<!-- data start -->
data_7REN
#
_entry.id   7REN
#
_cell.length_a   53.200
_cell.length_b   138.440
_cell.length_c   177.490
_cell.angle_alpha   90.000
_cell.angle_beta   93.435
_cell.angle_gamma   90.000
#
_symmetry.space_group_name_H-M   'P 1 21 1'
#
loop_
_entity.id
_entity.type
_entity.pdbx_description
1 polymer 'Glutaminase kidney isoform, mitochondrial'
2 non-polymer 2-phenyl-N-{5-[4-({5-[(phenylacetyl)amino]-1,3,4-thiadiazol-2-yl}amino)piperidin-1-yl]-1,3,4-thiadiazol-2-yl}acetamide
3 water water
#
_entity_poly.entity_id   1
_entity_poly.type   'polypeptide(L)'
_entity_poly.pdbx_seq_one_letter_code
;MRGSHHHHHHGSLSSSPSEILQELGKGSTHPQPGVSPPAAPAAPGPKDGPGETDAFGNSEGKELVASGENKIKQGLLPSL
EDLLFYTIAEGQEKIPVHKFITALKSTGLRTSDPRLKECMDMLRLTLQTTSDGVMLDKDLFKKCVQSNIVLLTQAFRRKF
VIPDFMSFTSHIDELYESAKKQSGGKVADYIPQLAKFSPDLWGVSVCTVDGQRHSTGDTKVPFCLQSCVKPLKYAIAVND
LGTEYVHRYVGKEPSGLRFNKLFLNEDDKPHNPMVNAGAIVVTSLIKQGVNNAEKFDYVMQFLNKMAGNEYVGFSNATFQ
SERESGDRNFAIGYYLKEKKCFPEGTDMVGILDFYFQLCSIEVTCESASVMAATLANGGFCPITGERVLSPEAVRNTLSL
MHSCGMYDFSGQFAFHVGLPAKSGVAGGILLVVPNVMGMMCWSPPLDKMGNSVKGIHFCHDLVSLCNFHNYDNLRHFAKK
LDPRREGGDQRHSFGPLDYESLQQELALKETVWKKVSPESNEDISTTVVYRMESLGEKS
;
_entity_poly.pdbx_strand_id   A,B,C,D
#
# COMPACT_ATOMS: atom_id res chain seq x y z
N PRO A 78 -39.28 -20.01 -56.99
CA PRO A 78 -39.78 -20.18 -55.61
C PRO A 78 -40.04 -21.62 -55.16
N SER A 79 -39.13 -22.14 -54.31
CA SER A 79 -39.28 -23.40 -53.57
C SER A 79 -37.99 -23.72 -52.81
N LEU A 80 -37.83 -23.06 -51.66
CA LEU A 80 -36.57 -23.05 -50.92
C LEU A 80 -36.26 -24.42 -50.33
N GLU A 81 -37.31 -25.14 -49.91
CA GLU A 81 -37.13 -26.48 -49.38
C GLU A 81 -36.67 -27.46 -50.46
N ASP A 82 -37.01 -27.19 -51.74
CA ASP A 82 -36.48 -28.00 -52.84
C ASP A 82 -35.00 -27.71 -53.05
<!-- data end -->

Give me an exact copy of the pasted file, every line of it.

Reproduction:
data_7REN
#
_entry.id   7REN
#
_cell.length_a   53.200
_cell.length_b   138.440
_cell.length_c   177.490
_cell.angle_alpha   90.000
_cell.angle_beta   93.435
_cell.angle_gamma   90.000
#
_symmetry.space_group_name_H-M   'P 1 21 1'
#
loop_
_entity.id
_entity.type
_entity.pdbx_description
1 polymer 'Glutaminase kidney isoform, mitochondrial'
2 non-polymer 2-phenyl-N-{5-[4-({5-[(phenylacetyl)amino]-1,3,4-thiadiazol-2-yl}amino)piperidin-1-yl]-1,3,4-thiadiazol-2-yl}acetamide
3 water water
#
_entity_poly.entity_id   1
_entity_poly.type   'polypeptide(L)'
_entity_poly.pdbx_seq_one_letter_code
;MRGSHHHHHHGSLSSSPSEILQELGKGSTHPQPGVSPPAAPAAPGPKDGPGETDAFGNSEGKELVASGENKIKQGLLPSL
EDLLFYTIAEGQEKIPVHKFITALKSTGLRTSDPRLKECMDMLRLTLQTTSDGVMLDKDLFKKCVQSNIVLLTQAFRRKF
VIPDFMSFTSHIDELYESAKKQSGGKVADYIPQLAKFSPDLWGVSVCTVDGQRHSTGDTKVPFCLQSCVKPLKYAIAVND
LGTEYVHRYVGKEPSGLRFNKLFLNEDDKPHNPMVNAGAIVVTSLIKQGVNNAEKFDYVMQFLNKMAGNEYVGFSNATFQ
SERESGDRNFAIGYYLKEKKCFPEGTDMVGILDFYFQLCSIEVTCESASVMAATLANGGFCPITGERVLSPEAVRNTLSL
MHSCGMYDFSGQFAFHVGLPAKSGVAGGILLVVPNVMGMMCWSPPLDKMGNSVKGIHFCHDLVSLCNFHNYDNLRHFAKK
LDPRREGGDQRHSFGPLDYESLQQELALKETVWKKVSPESNEDISTTVVYRMESLGEKS
;
_entity_poly.pdbx_strand_id   A,B,C,D
#
# COMPACT_ATOMS: atom_id res chain seq x y z
N PRO A 78 -39.28 -20.01 -56.99
CA PRO A 78 -39.78 -20.18 -55.61
C PRO A 78 -40.04 -21.62 -55.16
N SER A 79 -39.13 -22.14 -54.31
CA SER A 79 -39.28 -23.40 -53.57
C SER A 79 -37.99 -23.72 -52.81
N LEU A 80 -37.83 -23.06 -51.66
CA LEU A 80 -36.57 -23.05 -50.92
C LEU A 80 -36.26 -24.42 -50.33
N GLU A 81 -37.31 -25.14 -49.91
CA GLU A 81 -37.13 -26.48 -49.38
C GLU A 81 -36.67 -27.46 -50.46
N ASP A 82 -37.01 -27.19 -51.74
CA ASP A 82 -36.48 -28.00 -52.84
C ASP A 82 -35.00 -27.71 -53.05